Still, it’s a great read about a courageous adventure and if you’ve ever wondered what it must be like to pursue a dream and then turn it into reality, then you’ll enjoy this book. And you don’t even have to love motorbikes to appreciate it!

Author, Book review, crime/thriller, Fiction, James Siegel, Publisher, Setting, Time Warner Books, USA

‘Derailed’ by James Siegel


Fiction – paperback; Time Warner Paperbacks; 416 pages; 2004.

James Siegel’s Derailed takes the best bits of The Firm and throws in a smattering of Fatal Attraction to deliver a lightning-paced read with enough twists, turns and downright unexpected seismic shifts to keep you turning the pages late into the night (or, in my case, morning).

Charles is a well-paid advertising executive who’s living a treadmill-like existence until he meets a beautiful stranger on a train. Besotted by the green-eyed Lucinda, he embarks on an illicit affair, momentarily forgetting his wife of 18 years and their sick teenage daughter. But his moment of pleasure turns quite unexpectedly into a violent nightmare in which rape, blackmail and murder all play a part.

I believe Derailed has recently been turned into a film, but this book does not read like a padded-out screenplay, Siegel is an accomplished story-teller. His writing is taut and he knows how to deliver enough cliff hangers and shocks to keep even the most jaded reader turning the pages. The dialogue is believable and his characterisation is spot on too.

Despite the unlikely situation that the narrator finds himself caught up in, not once did I find myself suspending belief, not once did I think how ludicrous. And perhaps that’s what makes this thriller such a rollicking good one: you know it could happen to you because it’s a classic case of being in the wrong place at the wrong time. Or is it?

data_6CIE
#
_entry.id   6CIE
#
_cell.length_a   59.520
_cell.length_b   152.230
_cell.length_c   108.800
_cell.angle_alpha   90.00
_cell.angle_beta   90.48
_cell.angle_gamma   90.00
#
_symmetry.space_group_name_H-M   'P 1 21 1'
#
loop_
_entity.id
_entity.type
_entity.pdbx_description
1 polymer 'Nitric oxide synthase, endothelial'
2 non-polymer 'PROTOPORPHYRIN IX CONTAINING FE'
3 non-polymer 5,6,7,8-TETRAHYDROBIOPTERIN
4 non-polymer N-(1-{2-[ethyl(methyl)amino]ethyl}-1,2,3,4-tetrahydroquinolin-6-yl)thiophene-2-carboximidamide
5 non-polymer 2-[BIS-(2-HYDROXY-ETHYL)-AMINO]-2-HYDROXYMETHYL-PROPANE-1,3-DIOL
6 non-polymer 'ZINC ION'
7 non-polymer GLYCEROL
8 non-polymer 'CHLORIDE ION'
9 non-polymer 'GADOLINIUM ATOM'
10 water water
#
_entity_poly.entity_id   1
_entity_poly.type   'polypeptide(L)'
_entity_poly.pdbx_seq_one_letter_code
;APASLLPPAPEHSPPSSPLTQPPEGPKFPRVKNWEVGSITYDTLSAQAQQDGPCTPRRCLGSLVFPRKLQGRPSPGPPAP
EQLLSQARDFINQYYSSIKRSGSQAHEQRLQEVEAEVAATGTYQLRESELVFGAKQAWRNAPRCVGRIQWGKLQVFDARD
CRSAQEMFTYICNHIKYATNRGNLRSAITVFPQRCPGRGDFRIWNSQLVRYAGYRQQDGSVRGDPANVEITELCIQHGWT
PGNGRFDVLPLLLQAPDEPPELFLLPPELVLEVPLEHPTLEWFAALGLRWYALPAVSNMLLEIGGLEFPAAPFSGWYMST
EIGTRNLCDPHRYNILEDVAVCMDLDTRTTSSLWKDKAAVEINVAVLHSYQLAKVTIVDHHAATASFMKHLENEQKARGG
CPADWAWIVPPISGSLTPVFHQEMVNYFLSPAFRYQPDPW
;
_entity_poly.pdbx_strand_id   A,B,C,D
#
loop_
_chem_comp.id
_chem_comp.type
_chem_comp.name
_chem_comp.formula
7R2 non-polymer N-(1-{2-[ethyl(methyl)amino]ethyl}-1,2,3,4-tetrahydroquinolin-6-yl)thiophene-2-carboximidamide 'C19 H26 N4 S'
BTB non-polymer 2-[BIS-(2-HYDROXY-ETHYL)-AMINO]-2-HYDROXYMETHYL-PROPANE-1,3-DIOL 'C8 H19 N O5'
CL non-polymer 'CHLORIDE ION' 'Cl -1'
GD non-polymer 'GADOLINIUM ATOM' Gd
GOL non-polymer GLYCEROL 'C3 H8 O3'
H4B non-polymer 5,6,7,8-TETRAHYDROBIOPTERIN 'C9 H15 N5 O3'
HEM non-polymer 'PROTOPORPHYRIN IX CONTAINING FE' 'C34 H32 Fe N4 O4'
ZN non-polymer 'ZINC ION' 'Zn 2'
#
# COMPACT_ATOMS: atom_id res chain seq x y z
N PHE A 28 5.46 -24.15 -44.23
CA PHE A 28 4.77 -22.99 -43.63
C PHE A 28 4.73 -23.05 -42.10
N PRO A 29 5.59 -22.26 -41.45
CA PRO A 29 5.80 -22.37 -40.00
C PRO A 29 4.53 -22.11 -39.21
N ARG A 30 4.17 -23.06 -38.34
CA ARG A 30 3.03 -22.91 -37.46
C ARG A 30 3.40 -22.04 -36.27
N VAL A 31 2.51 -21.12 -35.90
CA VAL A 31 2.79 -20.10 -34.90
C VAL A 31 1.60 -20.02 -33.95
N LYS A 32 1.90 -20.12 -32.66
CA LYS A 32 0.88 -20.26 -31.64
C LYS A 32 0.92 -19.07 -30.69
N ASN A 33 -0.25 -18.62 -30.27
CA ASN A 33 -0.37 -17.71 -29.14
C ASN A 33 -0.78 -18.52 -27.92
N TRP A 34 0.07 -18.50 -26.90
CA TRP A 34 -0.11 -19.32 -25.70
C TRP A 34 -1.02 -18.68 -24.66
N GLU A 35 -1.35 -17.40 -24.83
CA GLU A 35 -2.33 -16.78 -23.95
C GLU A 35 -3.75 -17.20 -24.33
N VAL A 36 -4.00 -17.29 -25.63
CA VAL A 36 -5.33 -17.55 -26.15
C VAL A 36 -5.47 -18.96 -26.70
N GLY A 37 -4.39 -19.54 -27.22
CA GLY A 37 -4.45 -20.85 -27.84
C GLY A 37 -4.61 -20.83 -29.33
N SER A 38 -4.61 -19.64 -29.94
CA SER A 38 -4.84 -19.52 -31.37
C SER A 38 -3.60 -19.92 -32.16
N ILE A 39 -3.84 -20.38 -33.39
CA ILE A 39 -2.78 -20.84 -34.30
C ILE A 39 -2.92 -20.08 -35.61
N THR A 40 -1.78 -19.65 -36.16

My only quibble with this book is its slide into almost-farce in the latter third and its too-neat ending. Still, it’s an entertaining read and you’d be hard pressed to find a better thriller that pushes all the right buttons in all the right places. If you like that kind of thing.

Author, Book review, crime/thriller, England, Fiction, Publisher, Sarah Dunant, Setting, Time Warner Books

‘Transgressions’ by Sarah Dunant


Fiction – paperback; Time Warner Paperbacks; 375 pages; 1998.

Sarah Dunant’s Transgressions was a spur-of-the-moment purchase thanks to Amazon’s “Your Recommendations” which, I have to say, can be slightly dodgy at the best of times (I wish I’d never bought books on PhotoShop or Adobe InDesign for the office because I am constantly BOMBARDED with recommendations to buy more of the same, even though I’ve ticked all the right boxes to say “Please don’t use this purchase as a basis for a recommendation”).

But I digress . . .

This book is a thriller (recommended by Amazon, I am sure, due to my previous purchase of the odd Nicci French novel or two), but it’s unlike any thriller I’ve read before. Yes, there are some VERY scary moments and some edge-of-the-seat scenes that had me wanting to read late into the night. But — and it’s a BIG but — the story was slightly weird, in places the writing seemed contrived and in others the line between sex and porn became blurred. I can’t say I enjoyed the book, but it was a pacey and sometimes terrifying read, so I guess I couldn’t ask for too much more.

The story centres around Elizabeth, who makes her living translating books from Czech into English. She has recently broken up with her long-time boyfriend and finds herself rattling around the big house they once shared in suburban London. Strange, quirky things begin to happen in the house that disturb her because she can’t quite work out whether they are really happening or whether they are a figment of her imagination.

The fear factor goes up a few notches when Elizabeth wakes up in the middle of the night KNOWING that an uninvited guest is in the house. It’s HOW she deals with this intruder that readers may find disturbing . . .

Transgressions seems a very fitting title for this weird and slightly seedy book. It’s not the best thriller I’ve ever read, but by the same token it’s not a bad read — just a strange one . . .